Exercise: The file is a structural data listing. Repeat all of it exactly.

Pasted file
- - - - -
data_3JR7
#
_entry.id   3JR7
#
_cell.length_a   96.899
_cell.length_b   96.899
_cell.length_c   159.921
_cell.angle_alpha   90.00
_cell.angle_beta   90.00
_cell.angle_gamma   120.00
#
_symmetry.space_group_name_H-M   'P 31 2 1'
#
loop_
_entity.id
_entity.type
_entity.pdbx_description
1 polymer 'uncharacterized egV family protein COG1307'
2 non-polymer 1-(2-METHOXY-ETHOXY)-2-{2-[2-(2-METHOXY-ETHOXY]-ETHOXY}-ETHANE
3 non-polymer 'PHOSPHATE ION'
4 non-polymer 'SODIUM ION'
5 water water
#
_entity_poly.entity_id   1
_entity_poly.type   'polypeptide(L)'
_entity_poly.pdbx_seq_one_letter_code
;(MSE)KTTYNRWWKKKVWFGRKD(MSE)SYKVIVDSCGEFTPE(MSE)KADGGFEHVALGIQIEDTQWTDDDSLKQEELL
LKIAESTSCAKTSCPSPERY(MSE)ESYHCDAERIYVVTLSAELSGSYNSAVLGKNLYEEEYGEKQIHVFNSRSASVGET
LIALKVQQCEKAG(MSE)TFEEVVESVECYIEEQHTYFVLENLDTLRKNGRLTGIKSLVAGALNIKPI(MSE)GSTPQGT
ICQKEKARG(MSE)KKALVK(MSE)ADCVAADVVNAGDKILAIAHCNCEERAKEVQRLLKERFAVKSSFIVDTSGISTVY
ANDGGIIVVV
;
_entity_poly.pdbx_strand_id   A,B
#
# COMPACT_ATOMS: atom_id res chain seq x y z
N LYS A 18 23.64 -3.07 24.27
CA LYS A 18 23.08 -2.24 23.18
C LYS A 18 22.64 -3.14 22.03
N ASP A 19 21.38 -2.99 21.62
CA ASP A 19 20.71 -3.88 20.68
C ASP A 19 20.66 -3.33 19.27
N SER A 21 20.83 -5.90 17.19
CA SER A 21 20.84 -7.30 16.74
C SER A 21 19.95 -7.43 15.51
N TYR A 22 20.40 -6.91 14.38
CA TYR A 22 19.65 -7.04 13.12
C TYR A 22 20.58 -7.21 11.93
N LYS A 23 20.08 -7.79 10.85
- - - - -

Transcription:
data_3JR7
#
_entry.id   3JR7
#
_cell.length_a   96.899
_cell.length_b   96.899
_cell.length_c   159.921
_cell.angle_alpha   90.00
_cell.angle_beta   90.00
_cell.angle_gamma   120.00
#
_symmetry.space_group_name_H-M   'P 31 2 1'
#
loop_
_entity.id
_entity.type
_entity.pdbx_description
1 polymer 'uncharacterized egV family protein COG1307'
2 non-polymer 1-(2-METHOXY-ETHOXY)-2-{2-[2-(2-METHOXY-ETHOXY]-ETHOXY}-ETHANE
3 non-polymer 'PHOSPHATE ION'
4 non-polymer 'SODIUM ION'
5 water water
#
_entity_poly.entity_id   1
_entity_poly.type   'polypeptide(L)'
_entity_poly.pdbx_seq_one_letter_code
;(MSE)KTTYNRWWKKKVWFGRKD(MSE)SYKVIVDSCGEFTPE(MSE)KADGGFEHVALGIQIEDTQWTDDDSLKQEELL
LKIAESTSCAKTSCPSPERY(MSE)ESYHCDAERIYVVTLSAELSGSYNSAVLGKNLYEEEYGEKQIHVFNSRSASVGET
LIALKVQQCEKAG(MSE)TFEEVVESVECYIEEQHTYFVLENLDTLRKNGRLTGIKSLVAGALNIKPI(MSE)GSTPQGT
ICQKEKARG(MSE)KKALVK(MSE)ADCVAADVVNAGDKILAIAHCNCEERAKEVQRLLKERFAVKSSFIVDTSGISTVY
ANDGGIIVVV
;
_entity_poly.pdbx_strand_id   A,B
#
# COMPACT_ATOMS: atom_id res chain seq x y z
N LYS A 18 23.64 -3.07 24.27
CA LYS A 18 23.08 -2.24 23.18
C LYS A 18 22.64 -3.14 22.03
N ASP A 19 21.38 -2.99 21.62
CA ASP A 19 20.71 -3.88 20.68
C ASP A 19 20.66 -3.33 19.27
N SER A 21 20.83 -5.90 17.19
CA SER A 21 20.84 -7.30 16.74
C SER A 21 19.95 -7.43 15.51
N TYR A 22 20.40 -6.91 14.38
CA TYR A 22 19.65 -7.04 13.12
C TYR A 22 20.58 -7.21 11.93
N LYS A 23 20.08 -7.79 10.85